Bob Blackall

Bob Blackall - Life Member of the Windsor Rifle Club

Bob Blackall passed away peacefully at home in his sleep on 28th March 2016, at the age of 82, after a three and a half year battle suffering the effects of Dementia with Lewy Bodies & Parkinson’s.

Bob was a devoted family man, husband to Barbara, father to Lesley and Sandy, grandfather to Danny, Georgina and James. They miss him terribly, but his love, humour and generosity also touched so many other people throughout his life. He was a builder by profession, working in the family business and eventually taking over to run the business on the death of his father in 1967. Bob did his national service in the Royal Berkshire Regiment between 1957 & 1959 during his national service he was promoted to the ranks of NCO, and it was as a soldier he first developed a passion for target shooting.

Once on Civvy Street he honed this skill at Windsor Rifle Club, where he was a member from the 1970s until his death. He was a stalwart of the club supporting it in many ways, and will be fondly remembered by all its members. Already an accomplished shot he progressed to becoming a superb target rifleman, representing Berkshire, England and Great Britain many times.  He fully deserved the National Small-Bore Rifle Association’s Special Service Diploma awarded for services to target rifle shooting in 2009 and the Windsor Club room is rightly named after him in permanent recognition of his hard work and devotion.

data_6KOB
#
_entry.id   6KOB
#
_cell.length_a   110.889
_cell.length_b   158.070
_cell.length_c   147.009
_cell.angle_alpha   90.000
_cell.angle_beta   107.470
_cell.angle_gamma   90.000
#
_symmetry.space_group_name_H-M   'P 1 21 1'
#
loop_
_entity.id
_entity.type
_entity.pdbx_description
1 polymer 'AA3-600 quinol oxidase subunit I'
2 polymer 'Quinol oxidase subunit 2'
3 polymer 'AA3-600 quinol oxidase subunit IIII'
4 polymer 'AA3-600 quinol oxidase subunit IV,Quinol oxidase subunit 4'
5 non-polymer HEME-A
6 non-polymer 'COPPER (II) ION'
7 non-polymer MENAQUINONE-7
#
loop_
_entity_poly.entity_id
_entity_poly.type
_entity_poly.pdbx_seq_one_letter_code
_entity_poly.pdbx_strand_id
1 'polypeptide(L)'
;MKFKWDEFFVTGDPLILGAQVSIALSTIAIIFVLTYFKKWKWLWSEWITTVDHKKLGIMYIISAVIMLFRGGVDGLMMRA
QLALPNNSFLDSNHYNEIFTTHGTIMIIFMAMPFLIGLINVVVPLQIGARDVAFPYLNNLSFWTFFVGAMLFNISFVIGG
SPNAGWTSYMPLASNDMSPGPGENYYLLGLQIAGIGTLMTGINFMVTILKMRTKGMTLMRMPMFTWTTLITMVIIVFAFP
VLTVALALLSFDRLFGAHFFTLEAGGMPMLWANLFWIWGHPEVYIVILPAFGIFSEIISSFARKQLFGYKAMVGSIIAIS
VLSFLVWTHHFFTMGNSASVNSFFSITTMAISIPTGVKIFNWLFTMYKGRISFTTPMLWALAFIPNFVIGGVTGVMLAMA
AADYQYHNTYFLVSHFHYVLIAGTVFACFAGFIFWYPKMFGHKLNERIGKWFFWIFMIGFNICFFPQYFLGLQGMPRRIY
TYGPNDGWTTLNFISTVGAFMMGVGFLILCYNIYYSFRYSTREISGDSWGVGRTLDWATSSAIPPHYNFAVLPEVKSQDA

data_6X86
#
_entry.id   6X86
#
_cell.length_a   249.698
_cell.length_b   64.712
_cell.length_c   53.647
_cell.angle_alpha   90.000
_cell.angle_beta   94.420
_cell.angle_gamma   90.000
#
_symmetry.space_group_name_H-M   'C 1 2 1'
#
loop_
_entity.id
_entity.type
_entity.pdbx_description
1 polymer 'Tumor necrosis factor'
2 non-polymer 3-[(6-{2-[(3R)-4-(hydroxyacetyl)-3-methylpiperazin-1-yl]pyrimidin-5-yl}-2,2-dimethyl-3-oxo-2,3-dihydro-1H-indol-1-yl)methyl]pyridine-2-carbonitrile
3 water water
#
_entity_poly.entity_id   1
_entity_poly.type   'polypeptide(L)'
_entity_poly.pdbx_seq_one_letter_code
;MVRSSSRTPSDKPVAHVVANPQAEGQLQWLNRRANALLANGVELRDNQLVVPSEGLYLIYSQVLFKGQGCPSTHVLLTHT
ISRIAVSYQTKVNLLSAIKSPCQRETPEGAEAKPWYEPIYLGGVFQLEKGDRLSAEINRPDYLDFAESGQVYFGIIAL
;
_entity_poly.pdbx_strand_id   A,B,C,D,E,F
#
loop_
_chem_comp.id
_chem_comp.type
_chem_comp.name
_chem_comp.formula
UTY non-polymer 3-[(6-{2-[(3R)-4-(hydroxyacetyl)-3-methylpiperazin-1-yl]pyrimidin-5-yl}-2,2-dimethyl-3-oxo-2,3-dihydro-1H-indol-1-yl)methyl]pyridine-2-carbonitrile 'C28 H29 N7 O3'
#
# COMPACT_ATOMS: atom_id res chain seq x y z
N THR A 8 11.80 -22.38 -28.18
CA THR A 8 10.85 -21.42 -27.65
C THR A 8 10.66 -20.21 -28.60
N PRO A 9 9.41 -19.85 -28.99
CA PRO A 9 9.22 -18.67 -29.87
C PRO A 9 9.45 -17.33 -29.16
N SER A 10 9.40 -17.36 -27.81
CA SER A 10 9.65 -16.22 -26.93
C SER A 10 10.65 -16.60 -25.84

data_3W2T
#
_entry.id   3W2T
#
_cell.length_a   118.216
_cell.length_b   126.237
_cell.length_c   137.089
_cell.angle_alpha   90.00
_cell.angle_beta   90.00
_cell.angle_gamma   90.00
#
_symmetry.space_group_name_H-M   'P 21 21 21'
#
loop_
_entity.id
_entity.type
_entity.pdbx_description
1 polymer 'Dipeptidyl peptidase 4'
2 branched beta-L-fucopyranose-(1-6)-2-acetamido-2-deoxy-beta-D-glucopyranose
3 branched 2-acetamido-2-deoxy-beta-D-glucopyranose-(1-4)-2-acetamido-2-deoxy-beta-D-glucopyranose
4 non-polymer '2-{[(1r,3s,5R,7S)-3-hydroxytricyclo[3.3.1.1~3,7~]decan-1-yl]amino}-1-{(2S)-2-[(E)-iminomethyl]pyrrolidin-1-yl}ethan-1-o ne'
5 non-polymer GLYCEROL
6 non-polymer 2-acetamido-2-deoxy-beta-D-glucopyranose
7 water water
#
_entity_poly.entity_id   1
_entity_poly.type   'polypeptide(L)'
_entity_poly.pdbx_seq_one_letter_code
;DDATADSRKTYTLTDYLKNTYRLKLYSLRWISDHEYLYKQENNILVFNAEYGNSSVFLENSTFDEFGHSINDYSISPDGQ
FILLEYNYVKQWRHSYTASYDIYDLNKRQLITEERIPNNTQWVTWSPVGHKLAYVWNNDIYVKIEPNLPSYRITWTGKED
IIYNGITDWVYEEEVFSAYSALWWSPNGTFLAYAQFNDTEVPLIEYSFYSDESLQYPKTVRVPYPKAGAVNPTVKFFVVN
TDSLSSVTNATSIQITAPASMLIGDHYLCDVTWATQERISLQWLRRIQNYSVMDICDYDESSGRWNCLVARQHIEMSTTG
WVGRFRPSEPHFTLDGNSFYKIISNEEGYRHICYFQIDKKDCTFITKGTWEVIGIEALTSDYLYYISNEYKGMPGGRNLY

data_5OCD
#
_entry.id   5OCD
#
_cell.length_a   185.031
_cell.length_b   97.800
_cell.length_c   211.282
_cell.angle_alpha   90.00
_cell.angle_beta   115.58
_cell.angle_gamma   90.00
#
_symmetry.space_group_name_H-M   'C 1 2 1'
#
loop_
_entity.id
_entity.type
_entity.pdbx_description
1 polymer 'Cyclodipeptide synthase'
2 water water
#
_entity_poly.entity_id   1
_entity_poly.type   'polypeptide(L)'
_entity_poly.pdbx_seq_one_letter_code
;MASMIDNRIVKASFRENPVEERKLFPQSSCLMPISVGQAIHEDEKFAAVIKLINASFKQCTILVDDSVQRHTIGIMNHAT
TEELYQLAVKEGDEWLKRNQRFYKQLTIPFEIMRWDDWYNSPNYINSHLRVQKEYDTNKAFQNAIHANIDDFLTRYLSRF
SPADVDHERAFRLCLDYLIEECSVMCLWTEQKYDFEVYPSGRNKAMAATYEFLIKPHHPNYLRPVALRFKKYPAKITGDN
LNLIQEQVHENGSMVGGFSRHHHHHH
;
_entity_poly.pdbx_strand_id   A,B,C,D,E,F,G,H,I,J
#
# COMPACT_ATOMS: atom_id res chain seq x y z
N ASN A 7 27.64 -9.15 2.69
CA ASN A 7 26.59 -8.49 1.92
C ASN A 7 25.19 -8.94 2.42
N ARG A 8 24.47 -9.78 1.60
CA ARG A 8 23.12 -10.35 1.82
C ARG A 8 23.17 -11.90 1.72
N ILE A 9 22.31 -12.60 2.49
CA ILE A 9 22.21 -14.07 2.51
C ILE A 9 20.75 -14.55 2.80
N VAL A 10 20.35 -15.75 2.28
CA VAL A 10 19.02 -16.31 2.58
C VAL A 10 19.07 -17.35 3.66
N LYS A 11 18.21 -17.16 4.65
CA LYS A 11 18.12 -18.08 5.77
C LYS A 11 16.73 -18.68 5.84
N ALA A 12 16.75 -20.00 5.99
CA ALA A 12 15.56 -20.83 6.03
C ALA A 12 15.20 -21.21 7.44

In addition to his achievements with a rifle, Bob was a skilled breeder of small British birds, mainly soft bills, and won many prizes. He was successful in breeding some birds considered almost impossible in captivity, possibly because he could often be seen running around local fields with a net collecting insects to feed his birds.  His gentility with birds belied his combativeness with a cricket ball. He was a fearsome fast bowler in his younger days helping his local team mates become formidable opponents, among whom he was known as much for his humour, especially when least expected.

There are many stories of Bob’s deadpan humour and there can be no-one who knew him who was not caught out by his leg pulls. He was also renowned for his attention to detail, especially in his work. For example he was adamant that paint should be strained through a pair of women’s tights before use!  Being fastidious was evident in his garden and allotment which were cultivated to perfection, to the envy of all his neighbours. In his latter years he wasn’t able to tend his beloved allotment but still found his garden a source of deep pleasure, even when restricted to looking out on to it as he became confined to a chair at home.

He was blessed in having Barbara as his soul mate, who cared for him right to the end, along with the support of his two loving daughters and their families. His is a deep loss to them and all who knew him.

MRF